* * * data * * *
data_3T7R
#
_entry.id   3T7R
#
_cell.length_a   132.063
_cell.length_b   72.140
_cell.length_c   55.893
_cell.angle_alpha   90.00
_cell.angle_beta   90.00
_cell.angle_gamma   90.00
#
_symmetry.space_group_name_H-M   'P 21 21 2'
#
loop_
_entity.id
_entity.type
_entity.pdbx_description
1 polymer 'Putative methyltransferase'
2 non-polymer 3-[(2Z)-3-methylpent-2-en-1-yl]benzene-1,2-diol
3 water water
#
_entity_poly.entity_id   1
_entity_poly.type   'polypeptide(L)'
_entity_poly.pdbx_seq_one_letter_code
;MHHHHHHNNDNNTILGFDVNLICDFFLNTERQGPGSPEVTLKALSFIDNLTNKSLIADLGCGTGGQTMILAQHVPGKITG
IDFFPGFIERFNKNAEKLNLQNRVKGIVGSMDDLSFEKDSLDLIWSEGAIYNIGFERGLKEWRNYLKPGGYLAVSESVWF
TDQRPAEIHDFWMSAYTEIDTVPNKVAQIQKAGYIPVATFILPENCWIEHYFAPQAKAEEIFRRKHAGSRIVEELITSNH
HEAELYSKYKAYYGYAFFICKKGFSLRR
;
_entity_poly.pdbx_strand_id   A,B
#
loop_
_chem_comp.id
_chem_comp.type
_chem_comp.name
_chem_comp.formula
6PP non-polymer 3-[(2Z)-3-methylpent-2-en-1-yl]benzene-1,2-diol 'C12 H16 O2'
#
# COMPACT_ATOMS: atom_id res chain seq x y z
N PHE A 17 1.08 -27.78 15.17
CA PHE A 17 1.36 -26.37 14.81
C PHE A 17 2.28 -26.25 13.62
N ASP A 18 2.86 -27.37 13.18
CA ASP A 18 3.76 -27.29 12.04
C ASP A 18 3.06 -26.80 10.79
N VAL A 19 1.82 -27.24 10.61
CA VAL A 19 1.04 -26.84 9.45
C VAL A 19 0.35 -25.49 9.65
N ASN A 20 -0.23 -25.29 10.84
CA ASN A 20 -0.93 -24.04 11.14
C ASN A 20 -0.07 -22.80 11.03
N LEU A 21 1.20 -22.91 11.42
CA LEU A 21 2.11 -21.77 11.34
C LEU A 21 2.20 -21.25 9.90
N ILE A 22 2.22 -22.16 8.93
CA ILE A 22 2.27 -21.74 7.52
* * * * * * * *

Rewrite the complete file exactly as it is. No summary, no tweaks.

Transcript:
data_3T7R
#
_entry.id   3T7R
#
_cell.length_a   132.063
_cell.length_b   72.140
_cell.length_c   55.893
_cell.angle_alpha   90.00
_cell.angle_beta   90.00
_cell.angle_gamma   90.00
#
_symmetry.space_group_name_H-M   'P 21 21 2'
#
loop_
_entity.id
_entity.type
_entity.pdbx_description
1 polymer 'Putative methyltransferase'
2 non-polymer 3-[(2Z)-3-methylpent-2-en-1-yl]benzene-1,2-diol
3 water water
#
_entity_poly.entity_id   1
_entity_poly.type   'polypeptide(L)'
_entity_poly.pdbx_seq_one_letter_code
;MHHHHHHNNDNNTILGFDVNLICDFFLNTERQGPGSPEVTLKALSFIDNLTNKSLIADLGCGTGGQTMILAQHVPGKITG
IDFFPGFIERFNKNAEKLNLQNRVKGIVGSMDDLSFEKDSLDLIWSEGAIYNIGFERGLKEWRNYLKPGGYLAVSESVWF
TDQRPAEIHDFWMSAYTEIDTVPNKVAQIQKAGYIPVATFILPENCWIEHYFAPQAKAEEIFRRKHAGSRIVEELITSNH
HEAELYSKYKAYYGYAFFICKKGFSLRR
;
_entity_poly.pdbx_strand_id   A,B
#
loop_
_chem_comp.id
_chem_comp.type
_chem_comp.name
_chem_comp.formula
6PP non-polymer 3-[(2Z)-3-methylpent-2-en-1-yl]benzene-1,2-diol 'C12 H16 O2'
#
# COMPACT_ATOMS: atom_id res chain seq x y z
N PHE A 17 1.08 -27.78 15.17
CA PHE A 17 1.36 -26.37 14.81
C PHE A 17 2.28 -26.25 13.62
N ASP A 18 2.86 -27.37 13.18
CA ASP A 18 3.76 -27.29 12.04
C ASP A 18 3.06 -26.80 10.79
N VAL A 19 1.82 -27.24 10.61
CA VAL A 19 1.04 -26.84 9.45
C VAL A 19 0.35 -25.49 9.65
N ASN A 20 -0.23 -25.29 10.84
CA ASN A 20 -0.93 -24.04 11.14
C ASN A 20 -0.07 -22.80 11.03
N LEU A 21 1.20 -22.91 11.42
CA LEU A 21 2.11 -21.77 11.34
C LEU A 21 2.20 -21.25 9.90
N ILE A 22 2.22 -22.16 8.93
CA ILE A 22 2.27 -21.74 7.52